GenPol’s contributions to the 2020-2024 EU Gender Strategy

  • February 21st, 2020
  • Blog

Tackling gender-based violence, it has been anticipated, will be a key priority of the 2020-2024 EU Gender Equality Strategy.

At GenPol we think it is vital that abuse against women is understood and addressed comprehensively. This means, first of all, taking into account intersections between forms of violence based on gender and other oppressive dynamics motivated by race, class, religion, and various forms of economic and social vulnerability. It is also important to pay attention to new and pernicious manifestations of violence.

This is why we welcome the efforts that European institutions have been recently devoting to tackling violent acts that result not only in physical and sexual harm, but in psychological and economic suffering to women. We also applaud any attempt to raise awareness around gender-based discrimination and harassment at all levels.

In order for the new Strategy to be success, it is crucial that digital gender-based violence is openly recognised as one the latest manifestation of patriarchal abuse. It must become a key area of work within the forthcoming EU Gender Equality Strategy.

Even though online vitriol can be directed against people of all genders, existing research clearly indicates that the attacks that women (especially BAME, LGBTQAI+ and disabled ones) face on the Internet are disproportionately more intense, and extremely sexualised. We also know that online and offline violence have a remarkably similar impact on the target, and that they constantly intersect, as digital technologies are increasingly used by both organised misogynistic groups, as well as by perpetrators of domestic violence.

Building on these considerations (which we outline extensively in our policy paper), we suggest that interventions in this area can be usefully incorporated in the forthcoming EU Gender Equality Strategy in at least four ways.

  1. The new Gender Equality Strategy should integrate inter-State data and information sharing, legal and technical skill exchange, and EU-level training of national legal personnel on digital violence. In order to do this, legislative intervention that falls outside the legislative remit of the EU may be needed to address legal loopholes (in many European states this is the case, for example, with image-based abuse). However, several existing provisions at national, international and EU-levels can be effectively used to respond to digital attacks. In other words, it is crucial that legal personnel and other stakeholders across the continent are trained to recognise the gendered nature of digital abuse, and to apply existing legislation accordingly.
  1. EU institutions can effectively build on existing EU-level legislation (for example, the Equal Treatment Directive, the Code of Best Practices for Women in ICT, GDPR) to push tech companies to adopt more effective reporting mechanisms, as well as take down and moderation procedures. There is also a need for more transparent data policies and internal gender equality commitments. This last point is particularly important, as gender inequalities in tech companies can translate into a dismissive attitude towards digital harm. Online abuse concerns should thus be incorporated not only in the section of the Gender Equality Strategy that addresses violence against women, but also in those that consider how to advance women’s rights in the context of digital innovation.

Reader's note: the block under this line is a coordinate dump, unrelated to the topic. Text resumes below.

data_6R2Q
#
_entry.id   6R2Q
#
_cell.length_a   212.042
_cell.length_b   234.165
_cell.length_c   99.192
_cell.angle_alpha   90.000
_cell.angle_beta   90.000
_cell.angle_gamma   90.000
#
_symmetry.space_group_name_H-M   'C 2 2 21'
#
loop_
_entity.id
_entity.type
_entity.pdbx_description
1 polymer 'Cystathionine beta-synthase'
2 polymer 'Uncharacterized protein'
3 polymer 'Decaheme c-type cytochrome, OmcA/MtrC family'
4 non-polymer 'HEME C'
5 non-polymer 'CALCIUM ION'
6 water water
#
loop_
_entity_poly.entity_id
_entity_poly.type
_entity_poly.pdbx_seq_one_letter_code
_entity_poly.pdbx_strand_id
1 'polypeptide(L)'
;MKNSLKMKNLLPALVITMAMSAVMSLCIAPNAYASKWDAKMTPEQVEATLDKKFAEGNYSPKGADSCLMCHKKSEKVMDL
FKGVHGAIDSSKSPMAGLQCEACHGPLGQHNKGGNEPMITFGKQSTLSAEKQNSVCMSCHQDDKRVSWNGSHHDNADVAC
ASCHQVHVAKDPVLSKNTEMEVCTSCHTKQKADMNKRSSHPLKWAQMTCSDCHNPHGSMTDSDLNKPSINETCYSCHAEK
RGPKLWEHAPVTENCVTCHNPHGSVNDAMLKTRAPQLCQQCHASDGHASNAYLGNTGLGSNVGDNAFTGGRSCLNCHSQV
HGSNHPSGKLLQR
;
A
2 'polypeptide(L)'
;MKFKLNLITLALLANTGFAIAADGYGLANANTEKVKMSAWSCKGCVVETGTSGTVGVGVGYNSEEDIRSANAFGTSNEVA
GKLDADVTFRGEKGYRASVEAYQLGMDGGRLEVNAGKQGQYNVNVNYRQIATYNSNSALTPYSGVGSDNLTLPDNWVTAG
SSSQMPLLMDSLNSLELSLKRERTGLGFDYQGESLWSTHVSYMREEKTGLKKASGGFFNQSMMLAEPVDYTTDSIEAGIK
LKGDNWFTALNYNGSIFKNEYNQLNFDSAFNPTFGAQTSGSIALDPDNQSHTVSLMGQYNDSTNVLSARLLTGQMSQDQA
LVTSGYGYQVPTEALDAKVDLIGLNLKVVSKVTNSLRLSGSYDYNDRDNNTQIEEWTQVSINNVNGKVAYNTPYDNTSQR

2. The new Strategy should explicitly cite digital violence survivors (and the groups that work with them) as beneficiaries of specific forms of support. Not only do women’s rights organisations tend to be painfully underfunded, but tackling online harm also adds another layer of difficulty. Domestic and sexual violence charities (together with employers) need specialised training and resources to best withstand digital attacks. In particular, there is evidence that female politicians, journalists and human rights advocates are amongst the principal targets of online assaults. Whilst this leads some to quit their job, it also dissuades younger women from engaging in public life. Awareness raising, training and capacity building initiatives are thus urgently needed for organisations that employ, or work with, professionals in public facing roles. Crucially, this should be a part of EU-sponsored measures to address gender-based violence, as well as of those sections of the new Strategy dealing with gender equality at work and in decision-making.
  1. Educational interventions, and especially comprehensive sexuality education designed to eradicate the stereotypes and social norms that inform violence are the single most effective, long-term strategy to challenge online violence – and indeed any type of abuse. Coordination of best practices and capacity building in this area are key.

Whilst the 2020-2024 EU Gender Strategy could mark a significant stride towards the eventual eradication of gender-based violence, this intervention must incorporate multi-level solutions targeting digital attacks and online abuse. An awareness of the pernicious nature of digital violence- and its tangible real-world impacts- will help to inform a truly transformational strategy for the new decade.

 

The GenPol Team

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